Just giving?

A look at how to put your donations to work

05 December 2018

3.5 minute read

There are several steps you can take to ensure your charitable donations are used appropriately and make a real difference.

There are more than 157,000 registered charities in the UK which amassed total annual income of £77.4bn in the twelve months to the end of September 20181.

The philanthropic gene is strong in the nation’s DNA – the UK is the 6th most generous nation in the world when it comes to charitable donations2 – which is particularly important during a time of austerity when government support is stretched thin.

However, some charities are struggling with reputational issues. Accusations of heavy-handed fund raising practices have persisted in the headlines since 2015, and with more than tens of thousands of charities to choose from, finding a safe home for well-meaning donation can be challenging.

There are several steps that you can take to ensure your money is to put to work appropriately and makes a real difference.

1. Decide how much to give

There’s no hard and fast rule, but it’s worth considering a donation plan. Your time of life and your tax and employment status are just some of the considerations which will determine how much to donate.

It’s often worth starting with a modest donation and gradually building up to something more substantial. This allows time for you to see how the money is being put to work, and that the charity is meeting your expectations.

Irrespective of the donation, all charities are entitled to Gift Aid which means they can claim an extra 25p for every £1 you give. If you pay tax above the basic rate you can claim the difference between the rate you pay and basic rate on your donation. For example, if you donate £100 to charity, they can claim Gift Aid to make your donation £125. If you pay 40% tax, you can claim back £25.

2. Choose how to give

The key here is how much time you have to dedicate to charitable giving. Setting up a dedicated charitable foundation clearly takes more time and commitment, but you may choose simply to write a cheque, donate online or set up a standing order.

Donor advised funds (DAFs) are another way to contribute. These act like a charitable bank account and are usually run by foundations (see below). Donors pay an irrevocable amount into the DAF on which they receive immediate tax relief. The balance is invested so it can benefit from growth, and grants are made at the donor’s request.

3. Pick your cause

It’s worth taking the time to identify a cause that really matters to you. Narrowing the field as much as possible allows you to focus your financial power on a specific problem where it may make more difference. For example, funding a baby care unit rather than donating to the hospital as a whole. The more passionate you are about the subject, the easier it is to engage with your charity and make a difference.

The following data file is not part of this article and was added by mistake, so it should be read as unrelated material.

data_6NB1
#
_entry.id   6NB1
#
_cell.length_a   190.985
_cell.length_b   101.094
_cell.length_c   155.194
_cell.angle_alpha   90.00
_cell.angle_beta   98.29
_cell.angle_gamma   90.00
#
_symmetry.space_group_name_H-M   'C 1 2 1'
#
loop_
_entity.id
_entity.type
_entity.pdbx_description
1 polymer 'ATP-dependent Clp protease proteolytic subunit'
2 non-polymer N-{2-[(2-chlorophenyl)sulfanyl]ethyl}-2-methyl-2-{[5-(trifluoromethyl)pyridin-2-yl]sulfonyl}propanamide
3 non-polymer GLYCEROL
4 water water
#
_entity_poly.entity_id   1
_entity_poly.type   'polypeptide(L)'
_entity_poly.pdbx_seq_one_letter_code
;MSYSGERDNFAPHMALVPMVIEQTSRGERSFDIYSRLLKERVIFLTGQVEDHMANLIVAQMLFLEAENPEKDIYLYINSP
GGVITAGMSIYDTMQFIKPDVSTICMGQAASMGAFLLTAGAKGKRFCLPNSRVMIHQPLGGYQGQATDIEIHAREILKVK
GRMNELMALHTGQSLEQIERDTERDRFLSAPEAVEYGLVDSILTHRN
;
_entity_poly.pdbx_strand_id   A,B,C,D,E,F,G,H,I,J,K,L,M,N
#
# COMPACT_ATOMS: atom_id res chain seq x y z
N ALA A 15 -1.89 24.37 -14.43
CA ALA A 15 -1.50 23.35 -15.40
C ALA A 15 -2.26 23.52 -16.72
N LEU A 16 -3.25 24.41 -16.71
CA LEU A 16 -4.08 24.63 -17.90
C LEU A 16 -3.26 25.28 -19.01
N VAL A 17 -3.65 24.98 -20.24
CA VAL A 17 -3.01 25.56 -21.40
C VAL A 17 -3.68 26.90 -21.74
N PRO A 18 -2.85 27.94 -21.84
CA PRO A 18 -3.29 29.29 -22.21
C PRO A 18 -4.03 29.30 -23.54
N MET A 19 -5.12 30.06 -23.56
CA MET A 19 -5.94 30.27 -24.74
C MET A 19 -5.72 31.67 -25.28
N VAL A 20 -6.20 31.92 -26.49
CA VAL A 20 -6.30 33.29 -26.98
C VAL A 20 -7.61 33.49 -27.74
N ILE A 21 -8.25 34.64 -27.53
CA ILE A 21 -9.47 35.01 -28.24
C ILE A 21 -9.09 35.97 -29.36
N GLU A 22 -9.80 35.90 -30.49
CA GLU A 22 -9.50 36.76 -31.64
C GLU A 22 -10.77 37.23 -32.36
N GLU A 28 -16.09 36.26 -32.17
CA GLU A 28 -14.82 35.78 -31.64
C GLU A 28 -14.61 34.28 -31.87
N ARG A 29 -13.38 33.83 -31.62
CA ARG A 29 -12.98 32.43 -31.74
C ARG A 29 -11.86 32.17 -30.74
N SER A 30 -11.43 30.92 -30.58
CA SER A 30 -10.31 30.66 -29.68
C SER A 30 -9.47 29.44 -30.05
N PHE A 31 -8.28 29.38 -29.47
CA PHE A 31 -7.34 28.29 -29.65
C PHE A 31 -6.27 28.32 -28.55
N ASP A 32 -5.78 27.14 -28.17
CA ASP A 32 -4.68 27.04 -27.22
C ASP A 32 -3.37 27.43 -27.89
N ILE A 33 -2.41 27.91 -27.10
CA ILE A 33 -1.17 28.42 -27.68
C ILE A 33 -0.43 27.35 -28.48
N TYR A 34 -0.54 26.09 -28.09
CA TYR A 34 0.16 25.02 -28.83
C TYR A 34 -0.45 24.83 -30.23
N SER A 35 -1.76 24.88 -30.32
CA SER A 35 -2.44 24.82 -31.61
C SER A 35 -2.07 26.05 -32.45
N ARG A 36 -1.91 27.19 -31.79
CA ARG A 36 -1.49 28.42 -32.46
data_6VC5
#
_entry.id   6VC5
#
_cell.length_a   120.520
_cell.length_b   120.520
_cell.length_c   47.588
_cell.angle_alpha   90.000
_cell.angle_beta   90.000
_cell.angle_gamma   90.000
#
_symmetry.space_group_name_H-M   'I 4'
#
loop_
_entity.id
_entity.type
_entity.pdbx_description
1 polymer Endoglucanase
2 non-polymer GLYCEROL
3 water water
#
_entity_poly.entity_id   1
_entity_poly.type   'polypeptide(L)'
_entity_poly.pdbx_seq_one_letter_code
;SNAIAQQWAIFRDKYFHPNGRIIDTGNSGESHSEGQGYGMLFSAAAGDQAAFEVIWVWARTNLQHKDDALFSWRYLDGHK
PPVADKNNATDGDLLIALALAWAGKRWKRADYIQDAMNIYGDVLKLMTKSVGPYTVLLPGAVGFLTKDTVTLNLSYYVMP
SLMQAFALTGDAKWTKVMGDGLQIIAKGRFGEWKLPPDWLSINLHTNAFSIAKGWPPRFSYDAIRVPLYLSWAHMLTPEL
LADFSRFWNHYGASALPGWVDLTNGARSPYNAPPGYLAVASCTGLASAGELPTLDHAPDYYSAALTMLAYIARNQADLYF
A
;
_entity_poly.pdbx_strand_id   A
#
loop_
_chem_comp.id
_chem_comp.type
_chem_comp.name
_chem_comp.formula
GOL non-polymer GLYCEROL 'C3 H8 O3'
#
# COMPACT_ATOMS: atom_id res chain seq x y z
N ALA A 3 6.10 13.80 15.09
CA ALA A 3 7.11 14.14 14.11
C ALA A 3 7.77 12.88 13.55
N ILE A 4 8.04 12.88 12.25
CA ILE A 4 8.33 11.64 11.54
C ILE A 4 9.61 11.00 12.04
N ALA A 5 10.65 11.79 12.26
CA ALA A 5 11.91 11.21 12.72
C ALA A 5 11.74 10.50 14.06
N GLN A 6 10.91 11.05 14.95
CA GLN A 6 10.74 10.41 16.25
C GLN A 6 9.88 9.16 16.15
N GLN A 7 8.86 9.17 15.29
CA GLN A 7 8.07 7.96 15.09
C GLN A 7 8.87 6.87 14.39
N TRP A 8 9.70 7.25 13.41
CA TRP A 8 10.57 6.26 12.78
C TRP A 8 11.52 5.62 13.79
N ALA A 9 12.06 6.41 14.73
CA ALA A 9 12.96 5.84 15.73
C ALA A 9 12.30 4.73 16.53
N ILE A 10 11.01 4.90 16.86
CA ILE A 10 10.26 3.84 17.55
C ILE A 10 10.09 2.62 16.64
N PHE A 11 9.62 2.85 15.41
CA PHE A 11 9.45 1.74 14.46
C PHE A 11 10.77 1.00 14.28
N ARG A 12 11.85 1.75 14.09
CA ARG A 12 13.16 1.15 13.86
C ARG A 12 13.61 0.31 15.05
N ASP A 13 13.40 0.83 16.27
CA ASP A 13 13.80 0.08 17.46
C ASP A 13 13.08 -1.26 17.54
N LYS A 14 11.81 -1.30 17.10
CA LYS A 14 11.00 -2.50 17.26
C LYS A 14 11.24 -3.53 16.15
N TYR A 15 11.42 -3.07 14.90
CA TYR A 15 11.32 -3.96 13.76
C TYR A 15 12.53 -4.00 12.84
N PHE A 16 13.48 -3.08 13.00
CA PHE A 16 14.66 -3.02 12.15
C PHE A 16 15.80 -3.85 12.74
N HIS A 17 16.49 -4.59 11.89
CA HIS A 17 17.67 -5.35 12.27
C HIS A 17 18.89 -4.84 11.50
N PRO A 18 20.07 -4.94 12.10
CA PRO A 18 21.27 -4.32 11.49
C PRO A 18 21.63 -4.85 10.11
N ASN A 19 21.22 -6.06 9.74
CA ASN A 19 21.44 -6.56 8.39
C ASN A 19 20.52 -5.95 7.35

4. Find your charity

It’s important to try and take emotion out of the equation when finding a charity. Charities rely on emotive marketing to attract donors but this can distract from understanding the organisation’s fundamentals.

Websites are the starting point for finding out how the charity is run. A robust charity should be able to demonstrate several sources of funding rather than overreliance on a handful of donors, and have between three to six months running costs. They should also have clear evidence of where their efforts are making a difference. Once you’ve identified one or two charities of interest, speaking to them on the telephone will give an additional feel for how they treat donors.

Given the number of charities in the UK, visiting a community foundation is an excellent way to find a relevant, local organisation. There are 46 community foundations throughout the UK which put businesses and individuals in contact with charities in their area. To find out more, visit https://www.ukcommunityfoundations.org/about-us

5. Keep it under review

You need to be sure your donation is making a difference. Your charity should agree to provide updates about the impact your money has had. This is particularly important if you plan to gradually increase your financial support over time. At the end of a set period (three years is recommended), it’s worth evaluating how the relationship is progressing. It’s important that the charity hasn’t become dependent on your donations, and that you’re still happy to contribute to this one cause.

Philanthropy can be rewarding for all parties but getting involved with a charity should be done carefully. You should seek advice on how much to donate, and consider using a foundation to help find a reputable, relevant charity. By following some simple steps, you can make a real and long-lasting difference.

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